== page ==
The Lake Athabasca Project is centred approximately 30 kilometres southwest of the community of Uranium City north-western Saskatchewan. The project consists of two claim blocks comprised of 11 mineral claims totalling 43,669 hectares, southwest of the formerly producing Uranium City area where former mine production was some 65 million pounds U3O8. The claims were staked between December 2004 and April 2005 to cover an area hosting strong structural and stratigraphic similarities to the Gunnar and Fay-Ace-Verna Mines and the numerous other past producing uranium mines that comprise the Beaverlodge camp. The Lake Athabasca claims also cover the "Main Zone" uranium deposit and a number of other uranium occurrences and lie adjacent to the past producing Gunnar Mine. The property includes both the lake and islands. Lake water depths vary from shallow to 97 metres and are shallower than 50 metres throughout a large part of the project.
Outcrops of Athabasca sandstone occur on islands near the northeast corner of the project and on Beartooth Island on an adjoining property south of the west end of the project area. The area to the north is extremely rich in granite hosted shear and vein uranium mineralization, and is home to several past-producing uranium mines. The heavily metamorphosed Archean rocks are intruded by Lower Proterozoic Plutons and deformed by the Trans-Hudson orogen resulting in fault bound sedimentary basins covered by the flat-lying Athabasca sandstones and conglomerates to a depth of 300 metres.
The project area was explored by Eldorado in the 1970's, during which the Stewart Island uranium showing was located and drilled. In addition, numerous other geological and geophysical studies were completed. CanAlaska has carried out two short phases of drilling in the areas south of the Gunnar mine, and near Johnson Island. This drilling has identified major basement offsets and zones of anomalous uranium mineralization.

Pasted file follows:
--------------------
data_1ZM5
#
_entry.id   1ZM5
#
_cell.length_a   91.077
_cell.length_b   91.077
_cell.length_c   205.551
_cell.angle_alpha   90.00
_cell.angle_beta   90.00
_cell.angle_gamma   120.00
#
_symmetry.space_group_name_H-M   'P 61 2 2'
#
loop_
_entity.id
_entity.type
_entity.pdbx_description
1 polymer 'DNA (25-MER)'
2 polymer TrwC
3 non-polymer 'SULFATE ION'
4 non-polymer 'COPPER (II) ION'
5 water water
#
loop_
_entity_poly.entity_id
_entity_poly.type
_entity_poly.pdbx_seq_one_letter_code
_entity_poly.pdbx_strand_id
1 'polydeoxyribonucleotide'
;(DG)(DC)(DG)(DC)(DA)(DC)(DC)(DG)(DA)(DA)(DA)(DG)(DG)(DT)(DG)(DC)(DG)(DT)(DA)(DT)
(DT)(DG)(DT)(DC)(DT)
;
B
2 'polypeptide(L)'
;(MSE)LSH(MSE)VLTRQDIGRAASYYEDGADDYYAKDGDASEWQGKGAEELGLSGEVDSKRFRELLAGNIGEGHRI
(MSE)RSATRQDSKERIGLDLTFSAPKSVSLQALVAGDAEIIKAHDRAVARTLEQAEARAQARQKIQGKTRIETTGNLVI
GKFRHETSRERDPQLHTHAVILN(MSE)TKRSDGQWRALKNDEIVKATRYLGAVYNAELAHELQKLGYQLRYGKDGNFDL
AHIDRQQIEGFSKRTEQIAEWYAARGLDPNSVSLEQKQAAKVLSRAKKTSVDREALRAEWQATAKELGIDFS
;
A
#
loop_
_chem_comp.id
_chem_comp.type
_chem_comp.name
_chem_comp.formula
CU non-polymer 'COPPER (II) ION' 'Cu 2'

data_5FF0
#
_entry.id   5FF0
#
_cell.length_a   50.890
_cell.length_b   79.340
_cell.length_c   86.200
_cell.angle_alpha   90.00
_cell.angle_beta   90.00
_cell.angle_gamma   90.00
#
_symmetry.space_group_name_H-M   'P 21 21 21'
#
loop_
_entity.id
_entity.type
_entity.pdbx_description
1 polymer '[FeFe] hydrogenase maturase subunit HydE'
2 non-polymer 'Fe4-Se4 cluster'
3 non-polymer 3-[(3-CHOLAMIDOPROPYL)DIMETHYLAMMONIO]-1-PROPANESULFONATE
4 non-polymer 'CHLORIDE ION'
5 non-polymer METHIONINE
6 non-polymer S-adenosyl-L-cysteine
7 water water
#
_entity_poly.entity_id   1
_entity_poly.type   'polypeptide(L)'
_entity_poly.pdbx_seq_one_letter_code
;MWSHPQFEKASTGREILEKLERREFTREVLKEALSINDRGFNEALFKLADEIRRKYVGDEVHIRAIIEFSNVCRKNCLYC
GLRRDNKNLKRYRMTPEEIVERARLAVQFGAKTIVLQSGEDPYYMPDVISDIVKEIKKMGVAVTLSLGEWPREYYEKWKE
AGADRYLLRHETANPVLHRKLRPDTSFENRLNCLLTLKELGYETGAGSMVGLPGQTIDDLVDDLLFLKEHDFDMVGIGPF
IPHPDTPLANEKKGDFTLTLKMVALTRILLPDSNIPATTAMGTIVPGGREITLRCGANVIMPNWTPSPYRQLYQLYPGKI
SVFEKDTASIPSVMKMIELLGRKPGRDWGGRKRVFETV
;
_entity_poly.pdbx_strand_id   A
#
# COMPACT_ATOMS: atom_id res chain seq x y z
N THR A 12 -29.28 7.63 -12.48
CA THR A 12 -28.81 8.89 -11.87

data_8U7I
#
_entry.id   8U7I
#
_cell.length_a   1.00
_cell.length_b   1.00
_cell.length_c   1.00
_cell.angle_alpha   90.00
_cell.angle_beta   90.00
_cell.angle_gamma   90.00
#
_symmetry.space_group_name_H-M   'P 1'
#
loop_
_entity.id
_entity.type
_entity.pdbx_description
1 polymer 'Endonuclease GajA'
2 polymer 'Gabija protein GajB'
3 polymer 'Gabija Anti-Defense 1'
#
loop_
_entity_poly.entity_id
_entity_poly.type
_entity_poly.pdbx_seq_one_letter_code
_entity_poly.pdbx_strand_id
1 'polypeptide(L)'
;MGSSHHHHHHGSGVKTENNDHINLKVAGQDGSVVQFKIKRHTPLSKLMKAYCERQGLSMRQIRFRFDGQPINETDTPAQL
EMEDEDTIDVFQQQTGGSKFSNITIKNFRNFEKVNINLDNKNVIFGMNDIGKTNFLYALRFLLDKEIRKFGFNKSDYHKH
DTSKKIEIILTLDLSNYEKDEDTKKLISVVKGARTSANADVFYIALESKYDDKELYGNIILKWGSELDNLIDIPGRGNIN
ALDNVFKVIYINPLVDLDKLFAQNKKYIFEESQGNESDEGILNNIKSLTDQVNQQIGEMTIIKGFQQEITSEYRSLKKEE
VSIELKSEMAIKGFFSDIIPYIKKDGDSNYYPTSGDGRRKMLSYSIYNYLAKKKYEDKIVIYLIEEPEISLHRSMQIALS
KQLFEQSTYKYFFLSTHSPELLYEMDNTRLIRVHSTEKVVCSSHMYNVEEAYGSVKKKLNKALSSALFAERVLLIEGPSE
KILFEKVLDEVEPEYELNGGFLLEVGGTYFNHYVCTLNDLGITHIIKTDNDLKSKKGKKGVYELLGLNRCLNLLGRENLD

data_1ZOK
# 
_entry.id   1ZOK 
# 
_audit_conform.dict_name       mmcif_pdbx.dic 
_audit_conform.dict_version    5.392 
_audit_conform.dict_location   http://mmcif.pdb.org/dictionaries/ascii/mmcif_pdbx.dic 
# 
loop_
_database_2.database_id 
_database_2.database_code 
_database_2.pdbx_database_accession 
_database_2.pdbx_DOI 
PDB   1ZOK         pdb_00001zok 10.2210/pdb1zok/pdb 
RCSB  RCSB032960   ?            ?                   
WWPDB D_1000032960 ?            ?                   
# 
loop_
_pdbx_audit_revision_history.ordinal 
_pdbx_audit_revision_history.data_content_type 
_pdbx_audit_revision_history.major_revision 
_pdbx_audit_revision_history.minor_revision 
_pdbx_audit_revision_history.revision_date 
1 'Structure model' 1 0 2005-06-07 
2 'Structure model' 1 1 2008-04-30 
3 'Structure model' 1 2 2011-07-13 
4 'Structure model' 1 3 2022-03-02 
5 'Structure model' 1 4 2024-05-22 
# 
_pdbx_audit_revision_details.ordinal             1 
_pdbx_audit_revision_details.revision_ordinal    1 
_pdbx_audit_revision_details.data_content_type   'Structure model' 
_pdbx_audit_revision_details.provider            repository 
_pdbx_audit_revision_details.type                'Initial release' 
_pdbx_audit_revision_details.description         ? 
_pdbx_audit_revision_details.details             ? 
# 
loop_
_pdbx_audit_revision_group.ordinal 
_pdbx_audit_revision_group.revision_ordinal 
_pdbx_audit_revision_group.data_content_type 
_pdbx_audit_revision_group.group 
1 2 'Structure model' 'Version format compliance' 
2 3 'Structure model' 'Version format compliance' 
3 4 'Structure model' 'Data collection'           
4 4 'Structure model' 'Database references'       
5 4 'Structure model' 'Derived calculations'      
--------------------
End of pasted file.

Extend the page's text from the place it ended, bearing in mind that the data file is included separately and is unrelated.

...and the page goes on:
Exploration undertaken by CanAlaska during the period 2006 to 2009 has includes VTEM and MEGATEM surveying, prospecting, grid rock and soil sampling, geologic mapping, lake sediment sampling, IP resistivity and Max-Min surveying, lake-bathymetry, seismic profiling and two drill programs totaling 15 diamond drill holes. CanAlaska's work includes the evaluation of most of the properties' known uranium occurrences and zones of alteration, the definition by geophysical methods of property scale structures, the confirmation and expansion of historical lake sediment anomalies in the area, and the identification by outcrop sampling and diamond drilling of clay alteration consistent with a property scale hydrothermal alteration event. A Technical Report was filed on the Property in 2010; the report summarizes the work that has been completed on the Lake Athabasca Property to date and recommends the following exploration be conducted in eight specific target areas.
The potential of this project is for unconformity style uranium mineralization of both the Simple (Low REE, basement hosted) and the Complex (High REE, Sandstone hosted) types of Uranium. The Gunnar Mine, second largest producer in the Uranium City area, lies immediately north of the project area and surface showings of uranium in Athabasca rocks occur on, and near the northeast part of the project.
The Qualified Person for this overview is Peter Dasler. More detailed exploration information is available in the News Summary above.